A 2017 report by the Association of American Medical Colleges predicts a shortfall of between about 35,000 and 83,000 doctors in 2025. That shortage is expected to increase with population growth and aging.

Hernandez, a 28-year-old from Mexico simultaneously pursuing a Ph.D., wants to focus his research on early detection of diseases. His work permit expires next September, and he’s worried he won’t qualify for scientific research funding without the program.

“I’ve shown I deserve to be here,” said Hernandez, who met with Illinois Sen. Dick Durbin, a Democrat who’s called for Congress to quickly pass a replacement for DACA.

For Arreola it’s about returning to the state she’s called home since she was 14 and giving back to areas in need of doctors.

“My family is from there; I know those people,” Arreola said. “Those are the people that inspired to really give this a push.”

Among those Arreola met with were policy staff for Georgia Republican Sen. Johnny Isakson, who believes the Obama program was “an overreach of executive power” but also wants Congress to write a plan to protect DACA recipients.

Medical school administrators say the immigrant medical students stand out even among their accomplished peers: They’re often bilingual and bicultural, have overcome adversity and are more likely to work with underserved populations or rural areas.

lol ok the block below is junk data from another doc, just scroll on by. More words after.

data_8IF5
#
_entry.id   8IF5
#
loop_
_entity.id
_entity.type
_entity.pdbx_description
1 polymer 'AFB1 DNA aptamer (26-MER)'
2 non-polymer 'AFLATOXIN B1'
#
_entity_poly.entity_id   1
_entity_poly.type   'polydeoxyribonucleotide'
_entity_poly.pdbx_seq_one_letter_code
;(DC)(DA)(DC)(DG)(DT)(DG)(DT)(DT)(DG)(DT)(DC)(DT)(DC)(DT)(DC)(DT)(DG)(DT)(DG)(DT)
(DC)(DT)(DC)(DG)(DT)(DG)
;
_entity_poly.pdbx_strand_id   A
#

“They come with a cultural competency for how to best treat the individuals from their background, whether immigrants or different races and ethnicities,” said Matthew Shick, a government relations director for the Association of American Medical Colleges. “That gets translated over to their peers in education and training.”

Zarna Patel, 24, is a third-year student at Loyola who was brought to the U.S. from India as a 3-year-old without any legal documents. Her DACA permit expires in January, and she’s trying to renew it so she can continue medical school rotations that require clinical work. If she’s able to work in U.S., Patel will work in disadvantaged areas of Illinois for four years, part of her agreement to get school loans.

“Growing up, I didn’t have insurance,” she said. “I knew what that felt like, being locked out of the whole system.”

For others, there’s added worry of being stuck with debt they can’t repay.

Marcela Zhou, who was born in Mexico after her family moved there from China, is in her third year at the University of California at Los Angeles’ medical school. She wants to work in public health.

“Can I even afford to finish medical school?” said Zhou, who was 12 when she came to the U.S. on a visitor visa that eventually expired. “It’s sort of hard sometimes to keep going.”(VOA)